An erstwhile independent state, Coorg was merged with Mysore after the States Reorganisation Act was passed in 1956.

Taken from the hill where the Talacauvery temple is located in Kodagu, the photo shows a large terrace overlooking a forested valley and mountains in the distance. Some people can be seen walking about in the terrace.Talacauvery temple hill, Kodagu | Author: Aneezone/ Wikimedia Commons/ CCBYSA3.0
news History Wednesday, August 12, 2020 - 17:45

It was S Nijalingappa’s death anniversary on August 8 and I was reading about the unified Mysore state’s first Assembly elections in order to get some insights about the first and one of the longest serving Chief Ministers of our state. One article led to another and I found myself in the middle of several articles about Coorg’s merger with Mysore. It was such an interesting revelation that I kept hopping from one article to another and got deeper into the rabbit hole.

Since most of us outside of Kodagu are informed just in passing in our textbooks about how Coorg was an independent state before the unification, I thought this was a story worth telling.

After more than a century of direct British rule since its annexation from its last ruler Chikka Veera Rajendra (in 1834), Coorg became an independent (Type C) state within India along with other small, hilly, erstwhile princely states like Himachal Pradesh. Coorg had a strong Congress party presence and participated enthusiastically in the freedom struggle, with even stalwarts like Gandhi visiting the state on a few occasions to mobilise the immensely patriotic people from the land of coffee, commanders and Kaveri.

But the Congress leadership within Coorg was heavily divided over whether to remain an independent state or to join the larger neighbouring state of Mysore. While one faction led by the Gandhian CM Poonacha was more pragmatic in seeing the impracticality of a tiny state like Coorg being allowed to remain independent in a country as large as India and being open to the idea of merging with Mysore since Kannada was already the language broadly used in education and administration within Coorg, the other faction led by another Gandhian Pandiyanda Belliappa was , staunchly against the merger. The loyalty of both factions and leaders, however, lay with the Congress.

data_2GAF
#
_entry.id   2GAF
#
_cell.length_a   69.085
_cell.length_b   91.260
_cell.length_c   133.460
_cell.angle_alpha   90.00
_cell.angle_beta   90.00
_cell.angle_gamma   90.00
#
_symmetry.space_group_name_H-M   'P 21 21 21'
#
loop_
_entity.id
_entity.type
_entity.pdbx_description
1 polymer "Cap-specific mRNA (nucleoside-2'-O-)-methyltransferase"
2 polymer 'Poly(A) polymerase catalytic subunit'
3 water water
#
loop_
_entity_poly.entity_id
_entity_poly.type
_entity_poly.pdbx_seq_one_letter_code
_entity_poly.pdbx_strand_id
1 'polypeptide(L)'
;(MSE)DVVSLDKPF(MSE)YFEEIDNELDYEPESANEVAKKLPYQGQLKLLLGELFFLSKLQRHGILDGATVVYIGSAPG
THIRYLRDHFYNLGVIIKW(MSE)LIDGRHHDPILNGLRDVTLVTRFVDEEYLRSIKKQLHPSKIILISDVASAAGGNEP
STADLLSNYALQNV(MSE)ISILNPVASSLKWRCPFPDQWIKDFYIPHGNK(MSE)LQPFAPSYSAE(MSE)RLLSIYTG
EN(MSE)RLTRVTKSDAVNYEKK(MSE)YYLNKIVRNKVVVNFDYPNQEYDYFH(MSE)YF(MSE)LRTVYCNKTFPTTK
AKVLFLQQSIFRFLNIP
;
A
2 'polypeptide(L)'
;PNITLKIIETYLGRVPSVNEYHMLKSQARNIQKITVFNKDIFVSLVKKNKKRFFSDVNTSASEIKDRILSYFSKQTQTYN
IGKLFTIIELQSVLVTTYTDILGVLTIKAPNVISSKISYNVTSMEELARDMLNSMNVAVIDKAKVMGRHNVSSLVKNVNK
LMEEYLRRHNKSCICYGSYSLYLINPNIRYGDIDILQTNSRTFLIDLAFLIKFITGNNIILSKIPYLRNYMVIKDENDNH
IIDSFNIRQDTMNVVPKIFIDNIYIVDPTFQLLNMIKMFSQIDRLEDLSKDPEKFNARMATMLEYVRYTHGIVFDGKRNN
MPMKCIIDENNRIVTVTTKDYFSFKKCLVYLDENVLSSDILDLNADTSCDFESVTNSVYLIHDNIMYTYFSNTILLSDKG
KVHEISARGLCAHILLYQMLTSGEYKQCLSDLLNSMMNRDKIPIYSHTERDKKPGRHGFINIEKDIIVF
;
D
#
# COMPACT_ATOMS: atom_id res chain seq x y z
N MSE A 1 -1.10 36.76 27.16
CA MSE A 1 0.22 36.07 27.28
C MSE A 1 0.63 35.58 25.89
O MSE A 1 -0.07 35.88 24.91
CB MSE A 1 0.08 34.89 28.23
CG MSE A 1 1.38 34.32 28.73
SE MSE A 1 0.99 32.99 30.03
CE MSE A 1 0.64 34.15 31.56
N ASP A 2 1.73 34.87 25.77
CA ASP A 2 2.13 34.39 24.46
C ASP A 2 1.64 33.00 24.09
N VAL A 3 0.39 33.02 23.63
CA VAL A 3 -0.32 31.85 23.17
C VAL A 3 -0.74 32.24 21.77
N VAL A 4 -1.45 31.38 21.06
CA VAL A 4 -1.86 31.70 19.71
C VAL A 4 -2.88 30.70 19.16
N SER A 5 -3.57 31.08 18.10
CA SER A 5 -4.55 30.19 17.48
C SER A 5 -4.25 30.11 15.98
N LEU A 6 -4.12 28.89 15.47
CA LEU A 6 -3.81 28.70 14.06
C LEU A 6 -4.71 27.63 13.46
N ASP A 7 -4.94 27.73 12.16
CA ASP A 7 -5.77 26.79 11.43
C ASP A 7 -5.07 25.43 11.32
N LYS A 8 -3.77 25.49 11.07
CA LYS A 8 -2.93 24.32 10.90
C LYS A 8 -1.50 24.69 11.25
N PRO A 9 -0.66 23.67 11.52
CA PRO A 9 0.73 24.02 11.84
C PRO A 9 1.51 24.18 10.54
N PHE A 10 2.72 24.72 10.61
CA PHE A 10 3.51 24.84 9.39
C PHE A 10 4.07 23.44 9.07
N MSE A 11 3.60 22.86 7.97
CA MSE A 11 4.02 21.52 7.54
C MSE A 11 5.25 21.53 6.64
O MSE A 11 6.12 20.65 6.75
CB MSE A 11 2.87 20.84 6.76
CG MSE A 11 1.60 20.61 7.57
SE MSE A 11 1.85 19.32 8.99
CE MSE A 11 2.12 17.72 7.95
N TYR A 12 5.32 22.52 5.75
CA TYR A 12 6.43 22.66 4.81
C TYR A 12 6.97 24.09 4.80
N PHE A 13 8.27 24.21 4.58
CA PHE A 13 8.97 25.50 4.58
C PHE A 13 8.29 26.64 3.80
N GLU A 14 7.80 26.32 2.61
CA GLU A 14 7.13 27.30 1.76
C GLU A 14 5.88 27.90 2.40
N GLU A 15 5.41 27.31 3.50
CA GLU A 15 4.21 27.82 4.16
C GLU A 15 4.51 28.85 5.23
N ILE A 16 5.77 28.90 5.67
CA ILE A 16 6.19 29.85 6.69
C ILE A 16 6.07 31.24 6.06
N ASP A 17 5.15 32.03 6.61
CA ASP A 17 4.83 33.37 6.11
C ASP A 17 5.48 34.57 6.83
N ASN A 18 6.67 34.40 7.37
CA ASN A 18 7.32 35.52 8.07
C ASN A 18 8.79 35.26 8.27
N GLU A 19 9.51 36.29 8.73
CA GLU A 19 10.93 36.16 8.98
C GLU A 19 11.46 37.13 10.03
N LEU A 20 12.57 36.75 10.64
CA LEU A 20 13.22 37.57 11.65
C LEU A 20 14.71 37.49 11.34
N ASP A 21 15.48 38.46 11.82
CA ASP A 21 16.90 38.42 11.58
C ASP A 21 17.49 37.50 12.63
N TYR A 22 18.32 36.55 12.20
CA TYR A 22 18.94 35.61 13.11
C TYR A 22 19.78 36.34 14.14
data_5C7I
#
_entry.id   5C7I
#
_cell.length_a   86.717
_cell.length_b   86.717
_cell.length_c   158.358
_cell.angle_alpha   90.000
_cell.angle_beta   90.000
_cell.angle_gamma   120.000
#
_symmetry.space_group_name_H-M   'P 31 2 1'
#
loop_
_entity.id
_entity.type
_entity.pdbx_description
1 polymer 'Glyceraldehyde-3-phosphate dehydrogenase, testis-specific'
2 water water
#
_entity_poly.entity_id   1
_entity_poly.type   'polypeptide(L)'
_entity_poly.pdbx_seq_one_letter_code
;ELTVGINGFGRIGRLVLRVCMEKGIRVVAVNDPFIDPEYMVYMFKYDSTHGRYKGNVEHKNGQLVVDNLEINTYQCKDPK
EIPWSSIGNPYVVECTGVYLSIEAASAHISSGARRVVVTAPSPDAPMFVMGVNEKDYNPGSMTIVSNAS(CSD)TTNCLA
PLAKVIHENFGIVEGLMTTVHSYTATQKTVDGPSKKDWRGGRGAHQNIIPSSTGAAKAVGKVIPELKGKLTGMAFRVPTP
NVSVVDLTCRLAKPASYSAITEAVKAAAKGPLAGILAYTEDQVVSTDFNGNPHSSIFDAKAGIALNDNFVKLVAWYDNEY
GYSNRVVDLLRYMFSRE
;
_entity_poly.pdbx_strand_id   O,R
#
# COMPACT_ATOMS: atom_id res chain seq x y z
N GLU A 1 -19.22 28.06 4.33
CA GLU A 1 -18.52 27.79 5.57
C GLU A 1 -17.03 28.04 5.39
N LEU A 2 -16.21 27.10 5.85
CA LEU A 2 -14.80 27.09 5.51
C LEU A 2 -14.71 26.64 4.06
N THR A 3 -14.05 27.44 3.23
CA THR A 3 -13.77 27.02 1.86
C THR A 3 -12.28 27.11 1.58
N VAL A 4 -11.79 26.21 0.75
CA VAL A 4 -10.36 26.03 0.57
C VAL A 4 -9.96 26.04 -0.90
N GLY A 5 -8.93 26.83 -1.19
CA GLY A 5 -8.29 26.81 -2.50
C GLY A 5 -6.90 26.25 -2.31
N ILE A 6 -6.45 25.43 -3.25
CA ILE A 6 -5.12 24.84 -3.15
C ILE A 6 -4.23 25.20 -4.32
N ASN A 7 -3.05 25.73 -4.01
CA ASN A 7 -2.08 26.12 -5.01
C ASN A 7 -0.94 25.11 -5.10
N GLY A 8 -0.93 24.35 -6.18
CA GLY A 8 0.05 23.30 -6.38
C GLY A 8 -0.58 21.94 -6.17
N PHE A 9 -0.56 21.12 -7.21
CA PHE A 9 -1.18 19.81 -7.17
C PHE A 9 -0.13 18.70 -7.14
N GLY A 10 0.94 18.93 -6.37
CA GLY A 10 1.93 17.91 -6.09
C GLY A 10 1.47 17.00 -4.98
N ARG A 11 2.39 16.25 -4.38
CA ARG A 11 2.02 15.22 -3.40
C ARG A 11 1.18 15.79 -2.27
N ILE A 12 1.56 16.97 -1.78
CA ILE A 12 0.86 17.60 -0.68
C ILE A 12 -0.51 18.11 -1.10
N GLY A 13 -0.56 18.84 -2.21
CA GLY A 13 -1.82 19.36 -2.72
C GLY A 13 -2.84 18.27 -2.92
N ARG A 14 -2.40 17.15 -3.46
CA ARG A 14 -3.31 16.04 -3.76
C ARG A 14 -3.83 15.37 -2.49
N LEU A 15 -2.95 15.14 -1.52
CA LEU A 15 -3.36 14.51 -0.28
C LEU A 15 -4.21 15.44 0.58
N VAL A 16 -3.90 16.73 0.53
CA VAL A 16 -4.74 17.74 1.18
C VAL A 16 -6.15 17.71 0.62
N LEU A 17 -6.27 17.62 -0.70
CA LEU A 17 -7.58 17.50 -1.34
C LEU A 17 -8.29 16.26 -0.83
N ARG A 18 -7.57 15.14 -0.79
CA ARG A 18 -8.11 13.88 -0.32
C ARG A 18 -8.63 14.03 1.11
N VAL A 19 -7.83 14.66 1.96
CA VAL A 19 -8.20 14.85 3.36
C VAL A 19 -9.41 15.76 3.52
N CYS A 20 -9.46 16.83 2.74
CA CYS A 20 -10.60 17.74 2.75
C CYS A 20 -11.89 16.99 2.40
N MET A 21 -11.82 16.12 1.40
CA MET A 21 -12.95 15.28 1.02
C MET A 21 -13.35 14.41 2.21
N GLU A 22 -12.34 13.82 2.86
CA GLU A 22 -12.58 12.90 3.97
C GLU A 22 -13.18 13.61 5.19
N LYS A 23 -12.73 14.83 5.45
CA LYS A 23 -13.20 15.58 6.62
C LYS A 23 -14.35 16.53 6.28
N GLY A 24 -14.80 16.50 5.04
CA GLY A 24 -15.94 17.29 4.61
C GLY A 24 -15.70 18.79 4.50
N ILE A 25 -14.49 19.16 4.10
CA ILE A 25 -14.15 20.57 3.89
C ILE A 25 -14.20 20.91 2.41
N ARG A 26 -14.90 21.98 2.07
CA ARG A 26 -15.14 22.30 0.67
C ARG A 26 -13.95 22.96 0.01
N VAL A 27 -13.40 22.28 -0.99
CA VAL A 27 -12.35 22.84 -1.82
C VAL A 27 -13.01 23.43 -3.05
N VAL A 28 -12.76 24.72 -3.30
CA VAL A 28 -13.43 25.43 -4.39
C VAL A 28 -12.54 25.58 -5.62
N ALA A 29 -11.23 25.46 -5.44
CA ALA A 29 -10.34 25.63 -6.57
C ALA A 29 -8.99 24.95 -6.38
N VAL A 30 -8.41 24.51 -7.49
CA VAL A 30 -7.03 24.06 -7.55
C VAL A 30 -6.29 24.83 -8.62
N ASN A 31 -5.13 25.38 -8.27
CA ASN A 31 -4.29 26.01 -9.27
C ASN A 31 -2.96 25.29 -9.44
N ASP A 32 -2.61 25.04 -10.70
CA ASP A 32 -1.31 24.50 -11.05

When the legislative assembly elections were announced in late 1951, to be held along with the first ever election to independent India’s parliament, the Pandiyanda Belliappa faction moved away from the Mysore-sympathetic Congress and formed the Thakkadi Party (weighing machine), contesting as independents on the plank of Coorg’s continuation as an independent state.

In what was a Brexit style election to decide the future of Coorg state, the Congress emerged victorious, winning 15 seats in the 24-member Coorg Assembly, while the Thakkadi Party won the remaining 9 seats. Questions were raised about the fairness of the elections as allegations surfaced that voters were sent from the neighbouring towns in Mysore to vote for the Congress, in effect for Coorg’s merger with Mysore. Poonacha, however, took oath as Coorg’s first and only elected Chief Minister and ruled till 1956 with a two-member Cabinet.

In 1956, the States Reorganisation Act was passed in the Parliament by the Nehru government, allowing Coorg’s merger with Mysore. Several efforts were made by key dignitaries from Coorg to secure an independent state status, including the decorated Field Marshal KM Cariappa, who was then serving as India’s High Commissioner to Australia and New Zealand. He wrote a letter to President Rajendra Prasad, making a case for Coorg to remain an independent state. But it proved too little, too late as the Nehru-led Congress government remained committed to the Act and reined in dissent within the party units across states.

When the bill was taken up to be voted by Coorg’s Assembly as it required ratification by state assemblies before becoming a legislation, 22 out of 24 legislators, including Pandiyanda Belliappa, voted for Coorg’s merger with Mysore. The first and only elected legislative assembly and government of Coorg was thus dissolved, paving the way for its integration with the unified Mysore state.

Poonacha went on to serve both the Mysore and central governments in various capacities as cabinet minister holding various important portfolios, and also served as the Governor of Odisha and Madhya Pradesh. He was also Coorg’s representative in the Constituent Assembly. Coorg also sent two members to independent India’s first elected Parliament. After its merger with Mysore, however, Coorg was clubbed with Mangalore earlier and Mysore later into a single parliamentary constituency. It sends two legislators to the 224-member state assembly of Karnataka.

Many people in Coorg are still divided and emotional over the issue of Coorg’s merger with Mysore. The Codava National Council, under the leadership of NU Nachappa, fought for the restoration of statehood for Coorg for several decades. But it has now toned down its demand to that of an autonomous development board exclusively for Coorg within Karnataka, with many other perks similar to those offered to other sparsely populated hilly regions and tribes in the Himalayas and the North East.

Kodagu, the official name of the district, is one of the most developed districts of Karnataka across most parameters of development. With an HDI of 0.817, it is only behind Bengaluru, Dakshina Kannada and Udupi in terms of human development. As it reels under another bout of floods this monsoon, let us keep the beautiful Coorg in our prayers and cherish its less known history.

Rakshith S Ponnathpur is a financial and economic policy researcher with a keen interest in Karnataka history and politics.

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